Anita Hill stepped in front of an audience of hundreds of millions and described what she suffered working for Thomas. And Thomas took his Supreme Court seat later that year. "I was disappointed but not surprised," Hill said.
Hill was alone on the stand during the 1991 hearings though others had been willing to testify alongside her.
"Four African-American women, including me, were willing to join professor Hill and testify about Thomas' behavior," wrote Angela Wright-Shannon in February. "We all were denied a voice." Without social media, these testimonies were simply never heard. Wright-Shannon recently described for the Huffington Post her own similar experiences with Thomas: he repeatedly asked her to date him and asked about her breast size.
Another belated testimony came from Lillian McEwen, Thomas's ex-girlfriend. "The Clarence I know was certainly capable not only of doing the things that Anita Hill said he did, but it would be totally consistent with the way he lived his personal life then," she said in an interview in 2010. The #MeToo environment of 2018 has allowed women to come forward together, in force, against the men who harassed them. Jill Abramson believes #MeToo might have allowed others to join Hill on the stand against Thomas and shifted the balance of credibility toward the victims.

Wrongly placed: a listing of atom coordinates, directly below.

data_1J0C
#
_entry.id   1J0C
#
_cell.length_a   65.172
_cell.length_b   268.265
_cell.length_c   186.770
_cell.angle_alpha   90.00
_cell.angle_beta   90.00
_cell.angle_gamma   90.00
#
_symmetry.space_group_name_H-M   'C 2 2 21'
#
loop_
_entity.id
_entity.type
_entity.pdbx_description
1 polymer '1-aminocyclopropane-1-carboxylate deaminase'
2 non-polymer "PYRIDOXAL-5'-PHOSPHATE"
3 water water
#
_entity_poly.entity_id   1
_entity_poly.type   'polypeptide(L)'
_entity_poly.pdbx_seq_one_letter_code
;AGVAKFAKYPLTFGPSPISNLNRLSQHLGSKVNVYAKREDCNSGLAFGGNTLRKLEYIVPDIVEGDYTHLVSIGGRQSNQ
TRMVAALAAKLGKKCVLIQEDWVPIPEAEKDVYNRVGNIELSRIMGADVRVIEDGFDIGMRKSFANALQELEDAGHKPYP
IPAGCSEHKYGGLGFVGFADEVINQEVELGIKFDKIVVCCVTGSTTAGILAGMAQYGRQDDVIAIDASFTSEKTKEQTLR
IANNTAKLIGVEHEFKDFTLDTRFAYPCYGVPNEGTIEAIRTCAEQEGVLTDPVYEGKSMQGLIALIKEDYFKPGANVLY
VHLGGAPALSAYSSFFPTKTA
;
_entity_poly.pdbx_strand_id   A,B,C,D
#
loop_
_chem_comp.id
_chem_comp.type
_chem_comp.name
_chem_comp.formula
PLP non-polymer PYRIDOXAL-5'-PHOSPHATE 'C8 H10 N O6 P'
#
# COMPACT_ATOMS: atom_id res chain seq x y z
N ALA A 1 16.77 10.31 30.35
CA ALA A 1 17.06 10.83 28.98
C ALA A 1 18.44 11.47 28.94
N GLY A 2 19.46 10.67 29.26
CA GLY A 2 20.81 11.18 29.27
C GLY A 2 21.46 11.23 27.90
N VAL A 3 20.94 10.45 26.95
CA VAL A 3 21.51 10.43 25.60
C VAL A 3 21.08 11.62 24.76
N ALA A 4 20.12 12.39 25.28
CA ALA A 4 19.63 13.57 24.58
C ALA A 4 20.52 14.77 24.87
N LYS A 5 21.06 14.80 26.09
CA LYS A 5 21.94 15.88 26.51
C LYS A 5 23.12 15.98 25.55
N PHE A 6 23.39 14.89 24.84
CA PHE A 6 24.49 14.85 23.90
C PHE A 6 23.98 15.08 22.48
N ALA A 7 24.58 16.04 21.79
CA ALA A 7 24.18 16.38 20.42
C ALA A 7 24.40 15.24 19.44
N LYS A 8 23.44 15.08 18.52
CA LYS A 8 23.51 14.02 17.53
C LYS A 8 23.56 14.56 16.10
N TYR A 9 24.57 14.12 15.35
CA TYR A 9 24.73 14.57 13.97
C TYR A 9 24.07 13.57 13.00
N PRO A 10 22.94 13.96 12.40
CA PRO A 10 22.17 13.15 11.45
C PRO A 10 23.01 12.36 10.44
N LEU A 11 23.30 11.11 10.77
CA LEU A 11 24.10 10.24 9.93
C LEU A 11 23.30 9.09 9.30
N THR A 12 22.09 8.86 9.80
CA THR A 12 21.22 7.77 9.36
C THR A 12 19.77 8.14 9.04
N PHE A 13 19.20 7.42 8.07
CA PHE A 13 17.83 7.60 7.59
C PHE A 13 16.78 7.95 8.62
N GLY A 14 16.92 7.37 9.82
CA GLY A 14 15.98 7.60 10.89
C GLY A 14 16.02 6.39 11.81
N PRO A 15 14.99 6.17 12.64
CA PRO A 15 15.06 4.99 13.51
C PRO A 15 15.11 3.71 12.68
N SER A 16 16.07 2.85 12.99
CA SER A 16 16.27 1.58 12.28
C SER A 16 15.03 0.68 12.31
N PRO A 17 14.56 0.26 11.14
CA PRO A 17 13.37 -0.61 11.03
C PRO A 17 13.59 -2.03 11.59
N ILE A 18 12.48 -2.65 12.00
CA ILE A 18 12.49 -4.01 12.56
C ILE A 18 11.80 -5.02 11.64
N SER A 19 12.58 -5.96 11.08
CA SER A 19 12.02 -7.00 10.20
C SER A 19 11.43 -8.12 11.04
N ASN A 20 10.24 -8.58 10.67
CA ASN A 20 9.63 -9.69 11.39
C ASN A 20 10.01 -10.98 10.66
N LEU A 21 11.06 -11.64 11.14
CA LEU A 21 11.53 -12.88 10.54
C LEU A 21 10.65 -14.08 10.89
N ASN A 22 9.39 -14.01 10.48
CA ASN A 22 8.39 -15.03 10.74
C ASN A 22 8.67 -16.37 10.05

After the recent months of accusations, resignations and lettings-go achieved by #MeToo, Thomas's ascension following his hearing and the existence of any subsequent career for him seem ridiculous. How could he have been appointed and how is he still a Justice? Yet, the President of the United States won his election and continues to hold power despite the infamous circumstances of his own history of harassment.
"How do you remove sexual predators from office when all attempts to prevent their ascension in the first place failed?" asks Wright-Shannon. The answer, according to Abramson, is perjury.